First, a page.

A study by scientists from Clarkson University and the University of Georgia has found that combining cocoa and caffeine can help improve cognitive performance. Finally, a scientifically-proven reason to drink mocha lattes!
Researcher Ali Boolani recently completed a study that explores the powers of these two dark delights.
The assistant professor of physical therapy and physician assistant studies teamed up with colleagues at the University of Georgia to examine the “acute effects of brewed cocoa consumption on attention, motivation to perform cognitive work and feelings of anxiety, energy and fatigue.”
In a nearly year-long double-blind study, some lucky test subjects drank brewed cocoa, cocoa with caffeine, caffeine without cocoa, and a placebo with neither caffeine nor cocoa. Then they were asked to do tests to evaluate both cognitive tasks and mood.
“It was a really fun study,” Boolani says. “Cocoa increases cerebral blood flow, which increases cognition and attention. Caffeine alone can increase anxiety. This particular project found that cocoa lessens caffeine’s anxiety-producing effects — a good reason to drink mocha lattes!”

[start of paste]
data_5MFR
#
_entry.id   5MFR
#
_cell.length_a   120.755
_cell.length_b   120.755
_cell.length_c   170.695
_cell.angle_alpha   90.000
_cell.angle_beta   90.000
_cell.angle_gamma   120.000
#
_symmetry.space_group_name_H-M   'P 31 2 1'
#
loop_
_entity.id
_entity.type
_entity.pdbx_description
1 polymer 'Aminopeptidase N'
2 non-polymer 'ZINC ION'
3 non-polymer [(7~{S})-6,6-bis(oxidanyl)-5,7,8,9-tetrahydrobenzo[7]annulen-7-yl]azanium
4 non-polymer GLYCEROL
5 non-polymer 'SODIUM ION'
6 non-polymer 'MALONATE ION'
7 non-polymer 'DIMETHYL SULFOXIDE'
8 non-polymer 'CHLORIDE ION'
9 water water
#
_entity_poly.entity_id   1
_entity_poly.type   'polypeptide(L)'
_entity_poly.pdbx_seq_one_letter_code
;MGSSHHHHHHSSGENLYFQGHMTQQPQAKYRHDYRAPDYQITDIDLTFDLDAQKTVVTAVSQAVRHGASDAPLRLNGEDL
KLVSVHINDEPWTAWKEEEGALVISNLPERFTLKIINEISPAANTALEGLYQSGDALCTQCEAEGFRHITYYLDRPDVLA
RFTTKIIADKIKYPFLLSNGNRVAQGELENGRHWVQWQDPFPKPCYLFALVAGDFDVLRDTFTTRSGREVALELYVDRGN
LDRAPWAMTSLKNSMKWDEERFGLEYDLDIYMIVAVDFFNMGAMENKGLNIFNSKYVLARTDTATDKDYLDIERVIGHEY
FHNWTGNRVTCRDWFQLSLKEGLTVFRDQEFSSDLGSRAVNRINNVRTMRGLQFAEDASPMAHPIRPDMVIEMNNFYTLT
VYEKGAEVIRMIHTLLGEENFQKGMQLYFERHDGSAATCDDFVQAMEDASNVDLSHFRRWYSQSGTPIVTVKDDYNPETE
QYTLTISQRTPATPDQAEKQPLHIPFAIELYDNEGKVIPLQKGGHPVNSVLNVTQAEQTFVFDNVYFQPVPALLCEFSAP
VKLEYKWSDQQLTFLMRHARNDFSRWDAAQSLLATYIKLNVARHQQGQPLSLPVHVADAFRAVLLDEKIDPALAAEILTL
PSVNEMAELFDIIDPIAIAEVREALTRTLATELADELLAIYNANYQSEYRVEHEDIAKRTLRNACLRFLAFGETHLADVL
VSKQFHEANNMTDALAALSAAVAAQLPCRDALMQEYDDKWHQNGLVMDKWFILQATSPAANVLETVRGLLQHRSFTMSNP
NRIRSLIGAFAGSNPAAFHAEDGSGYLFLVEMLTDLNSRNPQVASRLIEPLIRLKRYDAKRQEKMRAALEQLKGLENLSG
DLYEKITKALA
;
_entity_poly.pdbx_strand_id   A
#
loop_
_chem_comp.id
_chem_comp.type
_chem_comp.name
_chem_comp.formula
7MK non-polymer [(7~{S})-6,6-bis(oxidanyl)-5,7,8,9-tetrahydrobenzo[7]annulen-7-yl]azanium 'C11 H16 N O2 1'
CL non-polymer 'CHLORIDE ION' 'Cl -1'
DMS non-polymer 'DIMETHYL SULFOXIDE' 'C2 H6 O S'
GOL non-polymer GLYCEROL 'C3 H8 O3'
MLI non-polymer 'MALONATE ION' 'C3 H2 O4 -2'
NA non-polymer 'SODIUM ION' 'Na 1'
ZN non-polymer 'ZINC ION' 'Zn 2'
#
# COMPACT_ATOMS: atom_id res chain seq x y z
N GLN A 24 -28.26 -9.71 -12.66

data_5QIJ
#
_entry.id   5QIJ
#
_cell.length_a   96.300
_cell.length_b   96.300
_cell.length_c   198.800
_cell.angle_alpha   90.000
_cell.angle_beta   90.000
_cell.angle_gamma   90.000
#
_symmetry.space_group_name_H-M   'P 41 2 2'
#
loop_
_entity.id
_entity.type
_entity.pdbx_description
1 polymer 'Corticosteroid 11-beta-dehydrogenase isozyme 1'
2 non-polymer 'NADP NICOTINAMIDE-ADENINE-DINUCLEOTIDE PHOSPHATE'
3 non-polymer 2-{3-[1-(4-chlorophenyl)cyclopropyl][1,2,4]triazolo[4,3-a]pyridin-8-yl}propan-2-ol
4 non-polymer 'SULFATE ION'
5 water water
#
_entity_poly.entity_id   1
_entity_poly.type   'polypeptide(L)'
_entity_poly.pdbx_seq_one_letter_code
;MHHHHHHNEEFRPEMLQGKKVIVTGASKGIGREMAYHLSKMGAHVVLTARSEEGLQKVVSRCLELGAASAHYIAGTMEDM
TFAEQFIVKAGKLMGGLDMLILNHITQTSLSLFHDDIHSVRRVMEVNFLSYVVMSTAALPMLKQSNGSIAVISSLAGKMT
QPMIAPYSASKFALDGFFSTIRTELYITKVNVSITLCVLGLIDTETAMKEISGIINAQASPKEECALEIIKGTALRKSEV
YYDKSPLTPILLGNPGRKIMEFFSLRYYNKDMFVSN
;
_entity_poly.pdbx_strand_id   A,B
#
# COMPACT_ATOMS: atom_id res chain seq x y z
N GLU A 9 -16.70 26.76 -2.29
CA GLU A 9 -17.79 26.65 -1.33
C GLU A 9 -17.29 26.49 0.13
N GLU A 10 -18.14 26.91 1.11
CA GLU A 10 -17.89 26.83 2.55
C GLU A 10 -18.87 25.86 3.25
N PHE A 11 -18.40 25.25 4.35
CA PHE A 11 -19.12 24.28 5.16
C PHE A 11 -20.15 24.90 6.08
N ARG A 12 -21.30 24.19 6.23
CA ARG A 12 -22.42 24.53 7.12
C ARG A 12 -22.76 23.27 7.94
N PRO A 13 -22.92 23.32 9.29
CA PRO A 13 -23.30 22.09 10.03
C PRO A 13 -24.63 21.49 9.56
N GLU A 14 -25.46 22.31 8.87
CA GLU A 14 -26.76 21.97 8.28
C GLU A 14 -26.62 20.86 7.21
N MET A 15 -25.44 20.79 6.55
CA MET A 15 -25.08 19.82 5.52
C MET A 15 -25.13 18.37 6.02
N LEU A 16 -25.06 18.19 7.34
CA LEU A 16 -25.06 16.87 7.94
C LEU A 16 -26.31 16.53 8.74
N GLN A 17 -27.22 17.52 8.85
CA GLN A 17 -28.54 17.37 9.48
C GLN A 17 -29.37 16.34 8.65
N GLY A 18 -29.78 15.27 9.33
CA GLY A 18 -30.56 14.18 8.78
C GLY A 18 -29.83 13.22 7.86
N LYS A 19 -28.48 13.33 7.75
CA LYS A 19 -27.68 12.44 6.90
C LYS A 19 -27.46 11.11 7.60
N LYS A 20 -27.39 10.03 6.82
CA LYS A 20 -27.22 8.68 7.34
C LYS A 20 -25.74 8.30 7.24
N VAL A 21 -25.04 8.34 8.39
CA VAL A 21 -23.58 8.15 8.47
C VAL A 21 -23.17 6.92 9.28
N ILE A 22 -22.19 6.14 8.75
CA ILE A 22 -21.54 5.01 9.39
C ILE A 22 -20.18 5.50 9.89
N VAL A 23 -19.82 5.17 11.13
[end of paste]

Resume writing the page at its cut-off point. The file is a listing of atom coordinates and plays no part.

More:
Before you envy the test subjects too much, bear in mind they had to work for the warm drinks. For example, they were asked to watch as letters flashed across a screen and note when an “X” appeared after an “A.” They also had to point out when odd numbers appeared sequentially, and they were required to do subtraction.
“The results of the tests are definitely promising and show that cocoa and caffeine are good choices for students and anyone else who needs to improve sustained attention,” says Boolani.
Here’s the best news for the rest of us: The Hershey Company sponsored the research, so customers logically could see some new or enhanced products on the market as a result.
Boolani and his colleagues — Jacob B. Lindheimer (War Related Illness and Injury Study Center – VA New Jersey Health Care System), Bryan D. Loy (Oregon Health & Science University), Stephen Crozier (The Hershey Company), and Patrick J. O’Connor (University of Georgia) — have published a paper about the results of their study in the journal BMC Nutrition.
“I’ll be doing some related and follow-up studies at Clarkson to look at differences in natural vs. synthetic caffeine, and other cocoa studies” Boolani adds. “I’m excited about them.”